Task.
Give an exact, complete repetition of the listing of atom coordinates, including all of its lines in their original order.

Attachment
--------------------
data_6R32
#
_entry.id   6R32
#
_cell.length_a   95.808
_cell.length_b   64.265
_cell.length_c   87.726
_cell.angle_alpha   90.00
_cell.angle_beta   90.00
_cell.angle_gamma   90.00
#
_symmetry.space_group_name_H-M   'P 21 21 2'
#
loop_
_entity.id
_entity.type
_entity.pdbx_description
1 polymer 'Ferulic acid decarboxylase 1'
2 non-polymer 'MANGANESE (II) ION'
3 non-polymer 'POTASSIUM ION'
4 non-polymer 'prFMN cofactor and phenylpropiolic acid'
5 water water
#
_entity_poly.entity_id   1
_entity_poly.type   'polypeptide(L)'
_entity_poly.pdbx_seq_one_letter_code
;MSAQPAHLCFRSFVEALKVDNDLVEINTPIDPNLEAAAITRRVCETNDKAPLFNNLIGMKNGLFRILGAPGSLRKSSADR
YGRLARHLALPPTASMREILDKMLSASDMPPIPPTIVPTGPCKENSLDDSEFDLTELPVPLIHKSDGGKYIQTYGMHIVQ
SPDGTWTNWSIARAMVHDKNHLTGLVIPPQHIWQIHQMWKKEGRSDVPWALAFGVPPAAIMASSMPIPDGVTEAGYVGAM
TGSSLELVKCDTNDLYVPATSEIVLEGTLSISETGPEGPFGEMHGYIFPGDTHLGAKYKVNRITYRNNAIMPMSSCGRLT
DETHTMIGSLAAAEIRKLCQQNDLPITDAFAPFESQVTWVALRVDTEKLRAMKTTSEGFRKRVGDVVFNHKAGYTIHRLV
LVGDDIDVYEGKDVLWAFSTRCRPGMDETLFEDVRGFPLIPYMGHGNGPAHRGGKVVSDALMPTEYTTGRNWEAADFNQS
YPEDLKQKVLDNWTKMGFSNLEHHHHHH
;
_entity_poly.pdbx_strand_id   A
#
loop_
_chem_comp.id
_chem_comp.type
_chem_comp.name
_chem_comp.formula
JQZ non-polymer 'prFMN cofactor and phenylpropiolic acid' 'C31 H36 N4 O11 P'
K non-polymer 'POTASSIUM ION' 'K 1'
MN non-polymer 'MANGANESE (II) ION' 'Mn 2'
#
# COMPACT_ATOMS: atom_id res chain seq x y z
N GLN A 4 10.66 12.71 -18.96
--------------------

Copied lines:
data_6R32
#
_entry.id   6R32
#
_cell.length_a   95.808
_cell.length_b   64.265
_cell.length_c   87.726
_cell.angle_alpha   90.00
_cell.angle_beta   90.00
_cell.angle_gamma   90.00
#
_symmetry.space_group_name_H-M   'P 21 21 2'
#
loop_
_entity.id
_entity.type
_entity.pdbx_description
1 polymer 'Ferulic acid decarboxylase 1'
2 non-polymer 'MANGANESE (II) ION'
3 non-polymer 'POTASSIUM ION'
4 non-polymer 'prFMN cofactor and phenylpropiolic acid'
5 water water
#
_entity_poly.entity_id   1
_entity_poly.type   'polypeptide(L)'
_entity_poly.pdbx_seq_one_letter_code
;MSAQPAHLCFRSFVEALKVDNDLVEINTPIDPNLEAAAITRRVCETNDKAPLFNNLIGMKNGLFRILGAPGSLRKSSADR
YGRLARHLALPPTASMREILDKMLSASDMPPIPPTIVPTGPCKENSLDDSEFDLTELPVPLIHKSDGGKYIQTYGMHIVQ
SPDGTWTNWSIARAMVHDKNHLTGLVIPPQHIWQIHQMWKKEGRSDVPWALAFGVPPAAIMASSMPIPDGVTEAGYVGAM
TGSSLELVKCDTNDLYVPATSEIVLEGTLSISETGPEGPFGEMHGYIFPGDTHLGAKYKVNRITYRNNAIMPMSSCGRLT
DETHTMIGSLAAAEIRKLCQQNDLPITDAFAPFESQVTWVALRVDTEKLRAMKTTSEGFRKRVGDVVFNHKAGYTIHRLV
LVGDDIDVYEGKDVLWAFSTRCRPGMDETLFEDVRGFPLIPYMGHGNGPAHRGGKVVSDALMPTEYTTGRNWEAADFNQS
YPEDLKQKVLDNWTKMGFSNLEHHHHHH
;
_entity_poly.pdbx_strand_id   A
#
loop_
_chem_comp.id
_chem_comp.type
_chem_comp.name
_chem_comp.formula
JQZ non-polymer 'prFMN cofactor and phenylpropiolic acid' 'C31 H36 N4 O11 P'
K non-polymer 'POTASSIUM ION' 'K 1'
MN non-polymer 'MANGANESE (II) ION' 'Mn 2'
#
# COMPACT_ATOMS: atom_id res chain seq x y z
N GLN A 4 10.66 12.71 -18.96